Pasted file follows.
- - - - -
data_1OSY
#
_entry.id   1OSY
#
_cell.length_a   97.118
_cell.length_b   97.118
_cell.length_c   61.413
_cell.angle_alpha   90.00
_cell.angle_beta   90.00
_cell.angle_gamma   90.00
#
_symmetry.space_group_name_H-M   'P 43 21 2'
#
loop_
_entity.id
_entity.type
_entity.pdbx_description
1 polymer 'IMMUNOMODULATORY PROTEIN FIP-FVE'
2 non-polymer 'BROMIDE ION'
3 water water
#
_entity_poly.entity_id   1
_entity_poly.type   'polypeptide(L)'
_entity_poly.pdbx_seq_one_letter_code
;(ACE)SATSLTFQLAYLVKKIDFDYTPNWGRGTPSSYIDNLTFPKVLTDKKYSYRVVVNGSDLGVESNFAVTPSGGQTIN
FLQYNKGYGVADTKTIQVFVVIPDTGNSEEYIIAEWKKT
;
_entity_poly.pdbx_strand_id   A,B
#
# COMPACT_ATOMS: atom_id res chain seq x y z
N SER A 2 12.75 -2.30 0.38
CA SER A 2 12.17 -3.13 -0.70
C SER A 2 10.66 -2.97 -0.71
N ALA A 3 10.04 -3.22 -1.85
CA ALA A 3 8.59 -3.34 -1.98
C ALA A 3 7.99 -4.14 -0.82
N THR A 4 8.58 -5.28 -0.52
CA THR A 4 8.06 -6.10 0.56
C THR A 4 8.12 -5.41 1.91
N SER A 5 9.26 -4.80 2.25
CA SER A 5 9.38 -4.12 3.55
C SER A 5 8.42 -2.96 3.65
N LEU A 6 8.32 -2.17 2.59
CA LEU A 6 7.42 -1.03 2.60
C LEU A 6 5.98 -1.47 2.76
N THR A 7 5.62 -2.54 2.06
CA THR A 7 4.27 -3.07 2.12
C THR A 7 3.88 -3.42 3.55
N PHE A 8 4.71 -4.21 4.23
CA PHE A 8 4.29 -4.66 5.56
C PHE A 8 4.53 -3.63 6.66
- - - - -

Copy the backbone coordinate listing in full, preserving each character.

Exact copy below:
data_1OSY
#
_entry.id   1OSY
#
_cell.length_a   97.118
_cell.length_b   97.118
_cell.length_c   61.413
_cell.angle_alpha   90.00
_cell.angle_beta   90.00
_cell.angle_gamma   90.00
#
_symmetry.space_group_name_H-M   'P 43 21 2'
#
loop_
_entity.id
_entity.type
_entity.pdbx_description
1 polymer 'IMMUNOMODULATORY PROTEIN FIP-FVE'
2 non-polymer 'BROMIDE ION'
3 water water
#
_entity_poly.entity_id   1
_entity_poly.type   'polypeptide(L)'
_entity_poly.pdbx_seq_one_letter_code
;(ACE)SATSLTFQLAYLVKKIDFDYTPNWGRGTPSSYIDNLTFPKVLTDKKYSYRVVVNGSDLGVESNFAVTPSGGQTIN
FLQYNKGYGVADTKTIQVFVVIPDTGNSEEYIIAEWKKT
;
_entity_poly.pdbx_strand_id   A,B
#
# COMPACT_ATOMS: atom_id res chain seq x y z
N SER A 2 12.75 -2.30 0.38
CA SER A 2 12.17 -3.13 -0.70
C SER A 2 10.66 -2.97 -0.71
N ALA A 3 10.04 -3.22 -1.85
CA ALA A 3 8.59 -3.34 -1.98
C ALA A 3 7.99 -4.14 -0.82
N THR A 4 8.58 -5.28 -0.52
CA THR A 4 8.06 -6.10 0.56
C THR A 4 8.12 -5.41 1.91
N SER A 5 9.26 -4.80 2.25
CA SER A 5 9.38 -4.12 3.55
C SER A 5 8.42 -2.96 3.65
N LEU A 6 8.32 -2.17 2.59
CA LEU A 6 7.42 -1.03 2.60
C LEU A 6 5.98 -1.47 2.76
N THR A 7 5.62 -2.54 2.06
CA THR A 7 4.27 -3.07 2.12
C THR A 7 3.88 -3.42 3.55
N PHE A 8 4.71 -4.21 4.23
CA PHE A 8 4.29 -4.66 5.56
C PHE A 8 4.53 -3.63 6.66